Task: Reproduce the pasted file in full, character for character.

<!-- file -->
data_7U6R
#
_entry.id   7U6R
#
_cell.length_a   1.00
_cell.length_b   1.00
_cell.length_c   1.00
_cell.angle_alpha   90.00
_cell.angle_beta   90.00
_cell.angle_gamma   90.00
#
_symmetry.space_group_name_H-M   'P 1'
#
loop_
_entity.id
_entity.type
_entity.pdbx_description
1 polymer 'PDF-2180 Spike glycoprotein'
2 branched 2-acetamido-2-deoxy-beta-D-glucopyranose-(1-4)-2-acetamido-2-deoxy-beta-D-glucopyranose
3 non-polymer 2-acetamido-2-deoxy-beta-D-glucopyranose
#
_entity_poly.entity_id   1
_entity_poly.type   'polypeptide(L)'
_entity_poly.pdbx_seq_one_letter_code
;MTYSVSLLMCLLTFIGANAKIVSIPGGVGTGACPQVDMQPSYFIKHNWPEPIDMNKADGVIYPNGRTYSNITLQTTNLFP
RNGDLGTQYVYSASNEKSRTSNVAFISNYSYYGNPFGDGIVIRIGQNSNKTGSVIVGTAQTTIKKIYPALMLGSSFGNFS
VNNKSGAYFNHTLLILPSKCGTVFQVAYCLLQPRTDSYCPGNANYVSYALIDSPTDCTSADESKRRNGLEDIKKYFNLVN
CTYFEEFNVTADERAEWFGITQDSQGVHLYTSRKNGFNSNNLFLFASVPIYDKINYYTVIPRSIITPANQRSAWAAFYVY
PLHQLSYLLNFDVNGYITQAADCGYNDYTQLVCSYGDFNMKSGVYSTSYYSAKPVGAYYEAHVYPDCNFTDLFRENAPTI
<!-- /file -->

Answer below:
data_7U6R
#
_entry.id   7U6R
#
_cell.length_a   1.00
_cell.length_b   1.00
_cell.length_c   1.00
_cell.angle_alpha   90.00
_cell.angle_beta   90.00
_cell.angle_gamma   90.00
#
_symmetry.space_group_name_H-M   'P 1'
#
loop_
_entity.id
_entity.type
_entity.pdbx_description
1 polymer 'PDF-2180 Spike glycoprotein'
2 branched 2-acetamido-2-deoxy-beta-D-glucopyranose-(1-4)-2-acetamido-2-deoxy-beta-D-glucopyranose
3 non-polymer 2-acetamido-2-deoxy-beta-D-glucopyranose
#
_entity_poly.entity_id   1
_entity_poly.type   'polypeptide(L)'
_entity_poly.pdbx_seq_one_letter_code
;MTYSVSLLMCLLTFIGANAKIVSIPGGVGTGACPQVDMQPSYFIKHNWPEPIDMNKADGVIYPNGRTYSNITLQTTNLFP
RNGDLGTQYVYSASNEKSRTSNVAFISNYSYYGNPFGDGIVIRIGQNSNKTGSVIVGTAQTTIKKIYPALMLGSSFGNFS
VNNKSGAYFNHTLLILPSKCGTVFQVAYCLLQPRTDSYCPGNANYVSYALIDSPTDCTSADESKRRNGLEDIKKYFNLVN
CTYFEEFNVTADERAEWFGITQDSQGVHLYTSRKNGFNSNNLFLFASVPIYDKINYYTVIPRSIITPANQRSAWAAFYVY
PLHQLSYLLNFDVNGYITQAADCGYNDYTQLVCSYGDFNMKSGVYSTSYYSAKPVGAYYEAHVYPDCNFTDLFRENAPTI